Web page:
GCISD summer school history students and teachers experienced a rare presentation last Monday, as they listened to the stories of Jerry Valfer, a survivor of the Holocaust during WWII. Mr. Valfer recalled his experiences during the war and entertained questions after to give the history students a first-hand account of some of the atrocities committed by the Nazi regime.
Valfer, who was born in Germany in 1924, first spoke about his life as a Jewish child growing up during Adolf Hitler’s rise to power in the 1930’s, as well as the persecution he suffered before the war.
“They told the teachers not to talk to us anymore in school and, eventually after three or four years, they threw us out of school,” he said. “All in all, I only received six years of education and that hurts in later life.”
He continued his story, talking about his parents’ deportation to the concentration camp system as well as being saved by the Danish government. “The Danes took 500 kids out of 22,000 people and sent them all over the country to work,” he explained. “Luckily, I was in that small group.”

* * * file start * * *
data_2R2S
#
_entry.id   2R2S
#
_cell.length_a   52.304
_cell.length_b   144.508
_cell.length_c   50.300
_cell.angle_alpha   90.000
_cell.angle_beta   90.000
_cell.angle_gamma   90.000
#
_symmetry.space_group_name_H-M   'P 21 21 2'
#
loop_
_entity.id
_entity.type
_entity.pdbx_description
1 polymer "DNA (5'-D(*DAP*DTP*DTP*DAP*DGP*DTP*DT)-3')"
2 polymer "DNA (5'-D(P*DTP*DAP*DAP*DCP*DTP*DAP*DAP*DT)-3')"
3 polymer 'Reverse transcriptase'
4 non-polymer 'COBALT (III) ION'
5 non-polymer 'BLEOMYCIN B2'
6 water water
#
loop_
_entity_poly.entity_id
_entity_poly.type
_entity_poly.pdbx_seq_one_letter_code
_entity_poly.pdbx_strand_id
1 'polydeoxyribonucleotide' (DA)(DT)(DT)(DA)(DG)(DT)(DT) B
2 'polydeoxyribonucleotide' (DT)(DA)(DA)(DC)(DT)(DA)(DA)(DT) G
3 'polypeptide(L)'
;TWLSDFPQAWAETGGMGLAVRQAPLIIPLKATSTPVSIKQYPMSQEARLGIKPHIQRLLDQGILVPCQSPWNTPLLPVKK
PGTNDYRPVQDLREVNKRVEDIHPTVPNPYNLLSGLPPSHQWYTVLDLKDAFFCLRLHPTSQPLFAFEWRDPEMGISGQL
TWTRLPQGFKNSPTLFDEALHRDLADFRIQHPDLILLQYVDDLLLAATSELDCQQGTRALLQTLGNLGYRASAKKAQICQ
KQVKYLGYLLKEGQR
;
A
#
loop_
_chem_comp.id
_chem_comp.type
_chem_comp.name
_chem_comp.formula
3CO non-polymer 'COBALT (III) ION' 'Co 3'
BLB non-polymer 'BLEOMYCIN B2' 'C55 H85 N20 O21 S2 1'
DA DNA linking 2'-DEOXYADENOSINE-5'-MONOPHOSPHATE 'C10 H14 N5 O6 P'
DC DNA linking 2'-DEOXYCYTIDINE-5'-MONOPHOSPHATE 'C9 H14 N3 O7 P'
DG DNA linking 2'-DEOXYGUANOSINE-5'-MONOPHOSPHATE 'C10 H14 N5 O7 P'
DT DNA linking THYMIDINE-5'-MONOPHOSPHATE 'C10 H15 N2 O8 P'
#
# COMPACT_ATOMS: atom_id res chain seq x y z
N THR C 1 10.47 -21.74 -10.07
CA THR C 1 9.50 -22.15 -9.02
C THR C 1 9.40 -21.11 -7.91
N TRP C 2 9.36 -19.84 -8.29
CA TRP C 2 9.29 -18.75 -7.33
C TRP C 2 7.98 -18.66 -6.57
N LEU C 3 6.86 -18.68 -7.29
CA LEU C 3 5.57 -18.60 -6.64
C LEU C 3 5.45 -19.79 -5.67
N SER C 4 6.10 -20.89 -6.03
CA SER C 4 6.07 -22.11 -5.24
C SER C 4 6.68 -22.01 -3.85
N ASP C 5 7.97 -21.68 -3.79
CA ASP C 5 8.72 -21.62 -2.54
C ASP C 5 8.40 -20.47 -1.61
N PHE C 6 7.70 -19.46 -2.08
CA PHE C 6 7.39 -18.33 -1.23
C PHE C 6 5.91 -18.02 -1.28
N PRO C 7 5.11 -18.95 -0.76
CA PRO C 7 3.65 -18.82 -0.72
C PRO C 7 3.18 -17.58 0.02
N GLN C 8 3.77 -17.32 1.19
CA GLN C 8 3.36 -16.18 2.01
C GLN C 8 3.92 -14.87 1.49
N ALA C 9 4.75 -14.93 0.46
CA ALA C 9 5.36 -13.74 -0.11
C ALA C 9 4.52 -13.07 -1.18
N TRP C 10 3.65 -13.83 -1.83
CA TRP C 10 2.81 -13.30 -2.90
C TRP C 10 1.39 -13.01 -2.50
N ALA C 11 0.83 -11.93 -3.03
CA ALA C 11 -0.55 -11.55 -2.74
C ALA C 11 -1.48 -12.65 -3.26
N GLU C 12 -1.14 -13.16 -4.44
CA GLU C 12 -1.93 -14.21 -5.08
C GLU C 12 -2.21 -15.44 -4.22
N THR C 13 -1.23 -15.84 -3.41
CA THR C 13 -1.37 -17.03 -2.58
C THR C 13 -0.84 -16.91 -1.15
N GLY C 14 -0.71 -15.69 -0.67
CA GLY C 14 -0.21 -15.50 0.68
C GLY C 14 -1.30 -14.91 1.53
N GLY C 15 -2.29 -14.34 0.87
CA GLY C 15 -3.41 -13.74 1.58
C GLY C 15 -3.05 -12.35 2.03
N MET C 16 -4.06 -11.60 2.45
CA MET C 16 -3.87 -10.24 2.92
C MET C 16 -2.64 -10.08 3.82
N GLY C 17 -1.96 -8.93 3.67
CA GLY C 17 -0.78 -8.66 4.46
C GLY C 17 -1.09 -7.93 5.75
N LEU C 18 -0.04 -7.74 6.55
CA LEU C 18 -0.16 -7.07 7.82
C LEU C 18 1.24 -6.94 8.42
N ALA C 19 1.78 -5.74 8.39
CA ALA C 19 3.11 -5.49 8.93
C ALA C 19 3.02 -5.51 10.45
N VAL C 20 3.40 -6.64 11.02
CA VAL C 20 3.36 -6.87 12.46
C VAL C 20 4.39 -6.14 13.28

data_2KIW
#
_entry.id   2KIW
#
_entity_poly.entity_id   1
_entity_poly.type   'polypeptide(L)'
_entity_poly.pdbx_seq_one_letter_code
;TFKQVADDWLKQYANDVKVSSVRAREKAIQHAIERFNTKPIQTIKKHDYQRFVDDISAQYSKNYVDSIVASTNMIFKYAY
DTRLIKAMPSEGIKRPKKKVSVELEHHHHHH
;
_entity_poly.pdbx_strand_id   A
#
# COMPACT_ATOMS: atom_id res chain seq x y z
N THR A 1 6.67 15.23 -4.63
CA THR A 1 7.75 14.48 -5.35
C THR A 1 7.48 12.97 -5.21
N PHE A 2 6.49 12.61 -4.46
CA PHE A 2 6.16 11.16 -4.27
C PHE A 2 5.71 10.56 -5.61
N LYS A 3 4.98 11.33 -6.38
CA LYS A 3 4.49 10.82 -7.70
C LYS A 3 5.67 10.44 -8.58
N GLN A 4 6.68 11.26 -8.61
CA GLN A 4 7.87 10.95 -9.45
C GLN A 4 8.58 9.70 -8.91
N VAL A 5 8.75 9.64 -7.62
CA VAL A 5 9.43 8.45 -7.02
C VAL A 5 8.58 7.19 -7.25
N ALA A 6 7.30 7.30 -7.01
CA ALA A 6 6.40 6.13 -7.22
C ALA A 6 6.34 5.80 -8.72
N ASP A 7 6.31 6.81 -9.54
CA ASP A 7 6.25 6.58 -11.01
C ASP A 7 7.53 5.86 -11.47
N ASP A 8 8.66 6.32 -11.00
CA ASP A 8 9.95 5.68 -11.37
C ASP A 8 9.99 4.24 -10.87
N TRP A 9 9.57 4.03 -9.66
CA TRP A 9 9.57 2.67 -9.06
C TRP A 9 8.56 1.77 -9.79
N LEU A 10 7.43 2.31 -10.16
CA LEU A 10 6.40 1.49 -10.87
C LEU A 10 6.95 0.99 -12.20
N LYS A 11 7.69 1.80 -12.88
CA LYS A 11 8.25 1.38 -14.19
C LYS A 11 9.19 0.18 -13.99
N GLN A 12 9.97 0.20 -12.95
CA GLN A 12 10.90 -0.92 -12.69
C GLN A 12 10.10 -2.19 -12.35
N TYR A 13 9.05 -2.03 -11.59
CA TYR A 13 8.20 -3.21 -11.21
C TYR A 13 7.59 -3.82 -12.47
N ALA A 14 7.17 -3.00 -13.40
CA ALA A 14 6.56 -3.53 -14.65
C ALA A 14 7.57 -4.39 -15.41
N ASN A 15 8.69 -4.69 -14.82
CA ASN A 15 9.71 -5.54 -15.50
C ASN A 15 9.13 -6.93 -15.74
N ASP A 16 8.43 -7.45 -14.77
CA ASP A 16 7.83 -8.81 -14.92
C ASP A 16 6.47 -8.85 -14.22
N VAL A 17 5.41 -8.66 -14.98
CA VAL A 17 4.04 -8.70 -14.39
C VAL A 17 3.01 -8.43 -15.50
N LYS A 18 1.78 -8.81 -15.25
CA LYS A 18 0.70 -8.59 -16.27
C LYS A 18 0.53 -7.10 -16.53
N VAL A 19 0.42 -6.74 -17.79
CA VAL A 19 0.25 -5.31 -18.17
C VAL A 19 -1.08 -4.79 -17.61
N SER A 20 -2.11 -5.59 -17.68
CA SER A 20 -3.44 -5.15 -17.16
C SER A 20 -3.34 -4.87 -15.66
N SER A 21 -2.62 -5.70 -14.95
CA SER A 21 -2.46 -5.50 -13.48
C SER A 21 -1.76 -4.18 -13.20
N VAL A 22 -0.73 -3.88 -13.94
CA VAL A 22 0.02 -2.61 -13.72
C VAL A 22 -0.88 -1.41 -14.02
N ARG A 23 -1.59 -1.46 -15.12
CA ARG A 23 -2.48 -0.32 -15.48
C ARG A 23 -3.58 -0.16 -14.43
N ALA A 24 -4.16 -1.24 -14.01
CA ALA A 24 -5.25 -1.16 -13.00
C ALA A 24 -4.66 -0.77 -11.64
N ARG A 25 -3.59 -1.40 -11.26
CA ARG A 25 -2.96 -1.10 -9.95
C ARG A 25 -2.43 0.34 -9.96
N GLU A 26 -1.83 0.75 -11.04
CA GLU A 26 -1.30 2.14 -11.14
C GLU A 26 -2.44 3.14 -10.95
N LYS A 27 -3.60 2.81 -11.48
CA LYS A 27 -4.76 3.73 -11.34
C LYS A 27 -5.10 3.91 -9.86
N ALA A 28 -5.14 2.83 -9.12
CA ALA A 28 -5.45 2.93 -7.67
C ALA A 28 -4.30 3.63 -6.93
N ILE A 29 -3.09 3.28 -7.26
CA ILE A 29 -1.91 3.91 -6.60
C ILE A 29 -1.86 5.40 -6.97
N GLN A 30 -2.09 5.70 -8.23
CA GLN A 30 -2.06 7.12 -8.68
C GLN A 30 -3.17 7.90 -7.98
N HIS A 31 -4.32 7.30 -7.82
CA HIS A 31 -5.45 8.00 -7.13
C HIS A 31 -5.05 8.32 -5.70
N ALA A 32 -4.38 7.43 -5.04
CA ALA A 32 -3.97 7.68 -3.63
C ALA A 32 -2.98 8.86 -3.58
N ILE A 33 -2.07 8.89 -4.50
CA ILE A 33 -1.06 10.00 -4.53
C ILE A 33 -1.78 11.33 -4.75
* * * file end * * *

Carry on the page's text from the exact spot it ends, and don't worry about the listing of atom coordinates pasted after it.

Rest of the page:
Valfer, along with other Jewish children, was kept safe in Denmark and worked on a farm until 1943. That year, he and more than 400 other Jews were rounded up and sent to Thierestenstadt concentration camp, which is located in the modern-day Czech Republic.
“That camp was open from 1941 to 1945,” Valfer said. “Over 155,000 people went through that camp. Only 5,000 came out.” He discussed the rough living conditions and day-to-day life in the camp, as well as a heartwarming story that he is thankful for to this day.
“When I came to the camp, I found my parents,” he explained. “They had been in the camp for a year and a half. We were the only [complete] family that survived in the camps anywhere.”
After being liberated in 1945, Jerry and his family helped with the re-location effort for Jews displaced by the concentration camp system. He then followed his parents to the United States in the late 1940’s and has been living here ever since.
When asked what she took away from the story, senior Lauren Renfro was moved by the strength of Valfer’s resolve to survive.
“He went through a rough life,” she said. “He just stayed through it and never stopped believing he’d get out; it’s amazing.”
After his speech, Valfer shook hands and took pictures with several students and teachers, all of whom were very thankful to hear his story. This peek into the past gave students a sobering tale of the human spirit and provided them with a strong message from Mr. Valfer, which was to “honor everybody and don’t be prejudiced towards other people.”